Professor Schiffer studies American politics, with an emphasis on the news media, elections, and public opinion. His recent work has covered the hot topics of media bias and presidential primary elections.
He is an engaging speaker who has given non-partisan talks to a variety of groups across the state. His recent book, Evaluating Media Bias, is a timely look at a perennial controversy. He will be conducting a large-scale study of the media's role in the 2020 presidential nomination.
Areas of Expertise (5)
Presidential Nomination Contests
Public Opinion and American Politics
University of North Carolina: Ph.D., Political Science 2003
Arizona State University: M.A., Political Science 1998
Chapman University: B.A., Political Science / Journalism 1996
Media Appearances (2)
Can Beto beat Trump in Texas?
Texas Christian University professors Jim Riddlesperger and Adam Schiffer were leery of O’Rourke’s chances.
Schiffer wrote: “If Beto wins Texas in 2020, it would only be because he’s winning the presidency in a landslide.”...
Cost of textbooks on the rise
TCU political science associate professor Adam Schiffer said when he was in college 25 years ago, there were a dozen publishers putting out political science textbooks, but now at least half of those publishers have consolidated into just one.
“The fewer you have, the more they are able to act as a near monopoly,” Schiffer said. “They’re not really competing with each other, so they’re able to bump the prices way up.”...
Adam J. Schiffer
To what degree do early presidential primary debates aid party‐loyalist decision making? And does this effect diminish as the debate season progresses? This study utilizes a unique, daily data set and time‐series regression to chart the effect of 13 pre‐primary debates on party‐loyalist enthusiasm in the 2012 Republican nomination contest—as measured by Facebook activity—along with news coverage and Google search volume...
Adam J. Schiffer
Can a presidential candidate compensate for a lack of traditional press coverage through conversation-generating activity - retailpolitics, Internet activity, etc. - that in turn echoes into the media? This study uses time-series analysis of an original data set to model the day-to-day dynamics of the relationship between mainstream news coverage, social-media enthusiasm, and horserace standing in the earliest months of the 2012 Republican presidential nomination contest. Though some candidates are able to parlay spikes of grassroots enthusiasm into increased news coverage, this process bypasses the candidates who would stand to benefit the most from it - the "underground" candidates whose news coverage lags far behind their grassroots enthusiasm.
Beverly Horvit, Adam J. Schiffer, Mark Wright
Beginning with Ronald Reagan in 1982, U.S. presidents have typically given a radio address every Saturday morning designed primarily to make news in the Sunday newspapers and on the Sunday news programs. A content analysis of the New York Times, the Boston Globe, Houston Chronicle, and Pittsburgh Post-Gazette from 1982 to 2005 shows that coverage of the presidents' addresses has diminished over time both in terms of the percentage of radio addresses covered and the number of paragraphs directly citing the president. Positive predictors of coverage include presidential approval ratings and a foreign-policy topic...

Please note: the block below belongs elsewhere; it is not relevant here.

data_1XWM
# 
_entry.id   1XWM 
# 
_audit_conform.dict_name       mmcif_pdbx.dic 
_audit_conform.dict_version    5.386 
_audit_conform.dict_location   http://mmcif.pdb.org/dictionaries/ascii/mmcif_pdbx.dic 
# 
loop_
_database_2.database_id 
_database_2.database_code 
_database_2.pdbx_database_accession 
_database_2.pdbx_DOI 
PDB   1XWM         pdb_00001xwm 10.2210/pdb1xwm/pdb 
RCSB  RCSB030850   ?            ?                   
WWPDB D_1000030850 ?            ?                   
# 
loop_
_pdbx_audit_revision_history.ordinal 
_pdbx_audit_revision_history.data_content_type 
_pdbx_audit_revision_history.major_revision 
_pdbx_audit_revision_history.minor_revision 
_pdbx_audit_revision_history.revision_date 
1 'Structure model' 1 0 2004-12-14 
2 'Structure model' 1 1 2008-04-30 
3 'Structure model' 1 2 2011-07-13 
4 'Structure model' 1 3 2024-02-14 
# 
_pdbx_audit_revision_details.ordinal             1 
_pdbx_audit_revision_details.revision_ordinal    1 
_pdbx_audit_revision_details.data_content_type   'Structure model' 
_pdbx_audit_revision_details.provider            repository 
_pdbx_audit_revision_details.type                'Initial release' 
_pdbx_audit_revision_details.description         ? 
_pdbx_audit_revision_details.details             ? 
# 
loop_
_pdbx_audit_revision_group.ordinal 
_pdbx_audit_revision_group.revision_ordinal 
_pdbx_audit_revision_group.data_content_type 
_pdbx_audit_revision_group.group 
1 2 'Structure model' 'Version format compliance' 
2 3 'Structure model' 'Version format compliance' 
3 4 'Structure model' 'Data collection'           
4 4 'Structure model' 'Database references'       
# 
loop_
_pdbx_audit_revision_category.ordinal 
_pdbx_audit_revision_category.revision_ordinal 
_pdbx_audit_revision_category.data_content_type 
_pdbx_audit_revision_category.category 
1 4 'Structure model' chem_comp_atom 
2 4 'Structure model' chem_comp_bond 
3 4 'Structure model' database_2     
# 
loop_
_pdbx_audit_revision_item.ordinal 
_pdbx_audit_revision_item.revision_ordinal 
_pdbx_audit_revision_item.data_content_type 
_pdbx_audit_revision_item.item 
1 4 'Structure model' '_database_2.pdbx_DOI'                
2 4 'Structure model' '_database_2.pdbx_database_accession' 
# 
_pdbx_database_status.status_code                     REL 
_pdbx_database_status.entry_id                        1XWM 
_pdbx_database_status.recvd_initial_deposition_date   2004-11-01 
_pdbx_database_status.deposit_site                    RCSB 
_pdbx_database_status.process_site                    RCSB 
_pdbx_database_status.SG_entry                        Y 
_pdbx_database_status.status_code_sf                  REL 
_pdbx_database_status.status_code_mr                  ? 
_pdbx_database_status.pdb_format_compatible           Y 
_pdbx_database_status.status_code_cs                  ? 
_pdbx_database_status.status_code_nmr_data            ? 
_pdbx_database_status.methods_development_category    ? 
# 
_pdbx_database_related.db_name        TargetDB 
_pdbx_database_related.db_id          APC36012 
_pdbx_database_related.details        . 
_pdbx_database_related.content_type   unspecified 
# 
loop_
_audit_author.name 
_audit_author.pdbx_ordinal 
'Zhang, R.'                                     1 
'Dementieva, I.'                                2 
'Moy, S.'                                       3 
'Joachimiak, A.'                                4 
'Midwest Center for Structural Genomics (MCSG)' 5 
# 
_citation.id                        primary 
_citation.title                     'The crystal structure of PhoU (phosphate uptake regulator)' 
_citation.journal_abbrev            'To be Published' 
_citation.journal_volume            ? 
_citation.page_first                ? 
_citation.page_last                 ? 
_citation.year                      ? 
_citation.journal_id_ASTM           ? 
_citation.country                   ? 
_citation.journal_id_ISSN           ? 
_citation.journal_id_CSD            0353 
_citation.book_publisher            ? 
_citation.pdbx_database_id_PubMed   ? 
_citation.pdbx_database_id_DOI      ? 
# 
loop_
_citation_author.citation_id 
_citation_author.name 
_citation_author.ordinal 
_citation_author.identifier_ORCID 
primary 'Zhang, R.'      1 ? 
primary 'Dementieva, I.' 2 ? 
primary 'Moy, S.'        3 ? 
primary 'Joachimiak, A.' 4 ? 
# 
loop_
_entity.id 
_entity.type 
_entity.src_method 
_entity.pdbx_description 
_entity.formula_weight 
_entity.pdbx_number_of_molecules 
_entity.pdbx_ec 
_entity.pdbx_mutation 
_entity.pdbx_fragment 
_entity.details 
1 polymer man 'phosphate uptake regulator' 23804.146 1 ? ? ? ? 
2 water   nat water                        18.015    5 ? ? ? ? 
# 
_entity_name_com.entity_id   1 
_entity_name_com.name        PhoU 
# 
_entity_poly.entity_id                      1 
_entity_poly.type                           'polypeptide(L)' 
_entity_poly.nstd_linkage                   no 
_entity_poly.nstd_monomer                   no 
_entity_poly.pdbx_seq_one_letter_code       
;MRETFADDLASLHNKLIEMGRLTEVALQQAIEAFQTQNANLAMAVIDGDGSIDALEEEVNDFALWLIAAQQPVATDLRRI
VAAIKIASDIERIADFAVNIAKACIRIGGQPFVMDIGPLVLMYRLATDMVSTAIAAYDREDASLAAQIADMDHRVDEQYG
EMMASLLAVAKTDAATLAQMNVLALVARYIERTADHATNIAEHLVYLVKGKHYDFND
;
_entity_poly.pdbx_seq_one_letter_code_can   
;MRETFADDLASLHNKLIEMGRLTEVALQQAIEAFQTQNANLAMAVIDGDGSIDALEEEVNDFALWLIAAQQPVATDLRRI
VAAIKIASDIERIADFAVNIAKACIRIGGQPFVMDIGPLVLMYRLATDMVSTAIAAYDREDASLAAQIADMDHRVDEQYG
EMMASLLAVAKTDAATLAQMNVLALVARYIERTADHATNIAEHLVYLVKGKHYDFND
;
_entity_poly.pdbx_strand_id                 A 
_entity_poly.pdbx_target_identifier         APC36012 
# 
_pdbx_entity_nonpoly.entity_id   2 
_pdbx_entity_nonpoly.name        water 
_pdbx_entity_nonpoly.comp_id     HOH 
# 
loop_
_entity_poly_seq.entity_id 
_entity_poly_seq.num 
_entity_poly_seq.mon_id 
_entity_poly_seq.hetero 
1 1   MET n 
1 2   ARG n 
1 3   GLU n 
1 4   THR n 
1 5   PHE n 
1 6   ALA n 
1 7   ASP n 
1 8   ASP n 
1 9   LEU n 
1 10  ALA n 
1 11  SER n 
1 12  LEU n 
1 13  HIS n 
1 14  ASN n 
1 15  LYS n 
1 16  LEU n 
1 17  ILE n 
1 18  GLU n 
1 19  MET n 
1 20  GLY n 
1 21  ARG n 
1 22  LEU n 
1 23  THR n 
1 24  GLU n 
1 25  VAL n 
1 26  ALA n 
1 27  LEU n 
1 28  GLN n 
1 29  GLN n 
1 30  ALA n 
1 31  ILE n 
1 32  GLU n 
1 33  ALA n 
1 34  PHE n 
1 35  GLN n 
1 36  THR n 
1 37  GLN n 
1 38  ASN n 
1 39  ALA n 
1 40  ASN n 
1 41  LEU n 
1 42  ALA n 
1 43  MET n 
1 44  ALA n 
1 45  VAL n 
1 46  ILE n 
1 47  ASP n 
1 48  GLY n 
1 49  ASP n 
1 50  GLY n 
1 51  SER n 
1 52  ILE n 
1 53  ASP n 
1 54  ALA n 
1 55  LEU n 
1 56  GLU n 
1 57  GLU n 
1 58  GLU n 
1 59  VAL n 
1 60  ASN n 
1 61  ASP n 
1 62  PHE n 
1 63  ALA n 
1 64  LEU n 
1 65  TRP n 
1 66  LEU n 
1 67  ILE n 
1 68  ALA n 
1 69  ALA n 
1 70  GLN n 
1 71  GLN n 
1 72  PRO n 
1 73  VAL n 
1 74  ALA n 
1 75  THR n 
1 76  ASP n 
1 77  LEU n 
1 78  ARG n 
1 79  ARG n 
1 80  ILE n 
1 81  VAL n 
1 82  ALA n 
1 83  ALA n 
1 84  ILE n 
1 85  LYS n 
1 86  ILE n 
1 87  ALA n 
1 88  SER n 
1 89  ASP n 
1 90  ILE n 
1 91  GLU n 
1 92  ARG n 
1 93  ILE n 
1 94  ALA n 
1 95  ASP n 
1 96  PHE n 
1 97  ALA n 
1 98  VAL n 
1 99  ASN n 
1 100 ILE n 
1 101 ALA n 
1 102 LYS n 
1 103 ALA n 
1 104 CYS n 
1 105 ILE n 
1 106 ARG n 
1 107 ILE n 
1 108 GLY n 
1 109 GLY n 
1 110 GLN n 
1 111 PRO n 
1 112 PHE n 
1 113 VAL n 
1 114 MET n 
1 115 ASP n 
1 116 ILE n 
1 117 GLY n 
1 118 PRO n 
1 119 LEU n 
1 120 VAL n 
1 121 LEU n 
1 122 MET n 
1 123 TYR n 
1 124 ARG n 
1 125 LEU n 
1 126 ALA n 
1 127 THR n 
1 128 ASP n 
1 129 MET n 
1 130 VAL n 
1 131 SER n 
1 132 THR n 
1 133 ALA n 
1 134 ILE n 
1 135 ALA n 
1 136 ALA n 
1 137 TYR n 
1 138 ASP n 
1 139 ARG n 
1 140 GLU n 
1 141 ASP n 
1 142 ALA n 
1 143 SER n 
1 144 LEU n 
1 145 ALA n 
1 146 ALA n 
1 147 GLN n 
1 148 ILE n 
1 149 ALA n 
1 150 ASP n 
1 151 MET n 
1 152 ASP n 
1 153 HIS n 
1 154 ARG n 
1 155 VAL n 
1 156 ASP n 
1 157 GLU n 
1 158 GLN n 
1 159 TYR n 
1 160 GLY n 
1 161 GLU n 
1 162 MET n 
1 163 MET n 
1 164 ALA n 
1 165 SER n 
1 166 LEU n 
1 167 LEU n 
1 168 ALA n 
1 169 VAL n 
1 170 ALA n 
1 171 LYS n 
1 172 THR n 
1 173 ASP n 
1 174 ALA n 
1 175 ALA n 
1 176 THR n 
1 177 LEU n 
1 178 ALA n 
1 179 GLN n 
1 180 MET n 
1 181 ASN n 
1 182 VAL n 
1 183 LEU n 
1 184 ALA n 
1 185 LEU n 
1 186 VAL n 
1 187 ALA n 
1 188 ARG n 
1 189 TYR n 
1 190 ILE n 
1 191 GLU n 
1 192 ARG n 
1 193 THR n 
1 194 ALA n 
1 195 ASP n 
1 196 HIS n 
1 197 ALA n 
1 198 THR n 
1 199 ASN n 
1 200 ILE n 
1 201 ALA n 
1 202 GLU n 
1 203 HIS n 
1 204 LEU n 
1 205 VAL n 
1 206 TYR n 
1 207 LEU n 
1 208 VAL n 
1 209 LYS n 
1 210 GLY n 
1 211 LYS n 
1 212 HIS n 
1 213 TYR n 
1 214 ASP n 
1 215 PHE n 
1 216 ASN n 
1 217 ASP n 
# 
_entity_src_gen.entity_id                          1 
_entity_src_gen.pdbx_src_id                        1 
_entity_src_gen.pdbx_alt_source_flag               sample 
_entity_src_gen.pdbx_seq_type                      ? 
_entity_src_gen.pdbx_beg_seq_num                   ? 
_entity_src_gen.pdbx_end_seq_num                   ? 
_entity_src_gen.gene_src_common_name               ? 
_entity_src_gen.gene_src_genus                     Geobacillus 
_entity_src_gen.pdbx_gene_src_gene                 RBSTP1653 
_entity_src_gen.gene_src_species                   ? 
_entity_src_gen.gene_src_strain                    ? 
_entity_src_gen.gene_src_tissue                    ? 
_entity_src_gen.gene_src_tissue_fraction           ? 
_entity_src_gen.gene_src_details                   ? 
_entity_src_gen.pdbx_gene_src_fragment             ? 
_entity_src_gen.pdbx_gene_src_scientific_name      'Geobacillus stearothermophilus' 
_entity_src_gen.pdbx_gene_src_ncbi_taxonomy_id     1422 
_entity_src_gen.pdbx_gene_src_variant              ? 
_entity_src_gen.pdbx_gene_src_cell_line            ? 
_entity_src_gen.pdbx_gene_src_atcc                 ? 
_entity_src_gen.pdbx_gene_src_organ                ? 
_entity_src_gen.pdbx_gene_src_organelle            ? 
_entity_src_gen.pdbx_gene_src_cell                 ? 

Adam J. Schiffer
Many studies of partisan bias in political news employ balance as a baseline. That is, the party/candidate receiving more or better coverage in any given source is automatically deemed the beneficiary of favorable treatment by the source. A study employing the balance baseline potentially exaggerates the amount of meaningful partisan bias in the source, however, for failure to control for nonpartisan, non-ideological news judgment criteria. This study models variation in the relative amount and tone of coverage received by candidates in 95 content analyses of newspapers' Senate election coverage from 1988–1992. This enables a direct test of the relative power of partisan and structural (nonpartisan, news-judgment-driven) biases in explaining the slant of election coverage. While news-organizational factors are found to dominate the amount model, a modest amount of residual slant toward the Democratic candidates remains in the tone of coverage, controlling for structural bias.
Adam J. Schiffer
The persistence of self-identified conservative Democrats in the electorate is puzzling. Both the ongoing Southern realignment and the recent ideological polarization should have resulted in conservative Democrats changing their party identification to accord with their discrepant ideology. Instead, the number of conservative Democrats, as a percentage of the total electorate, has held steady over the last 20 years. I propose an explanation for this phenomenon that draws upon theories of mass belief systems, as well as an element of recent political reality: the popular stigmatization of the word “liberal.” I argue that Democrats who are susceptible to elite cues garner positive affect toward the conservative label and negative affect toward the liberal label. They then identify themselves accordingly, regardless of their issue positions.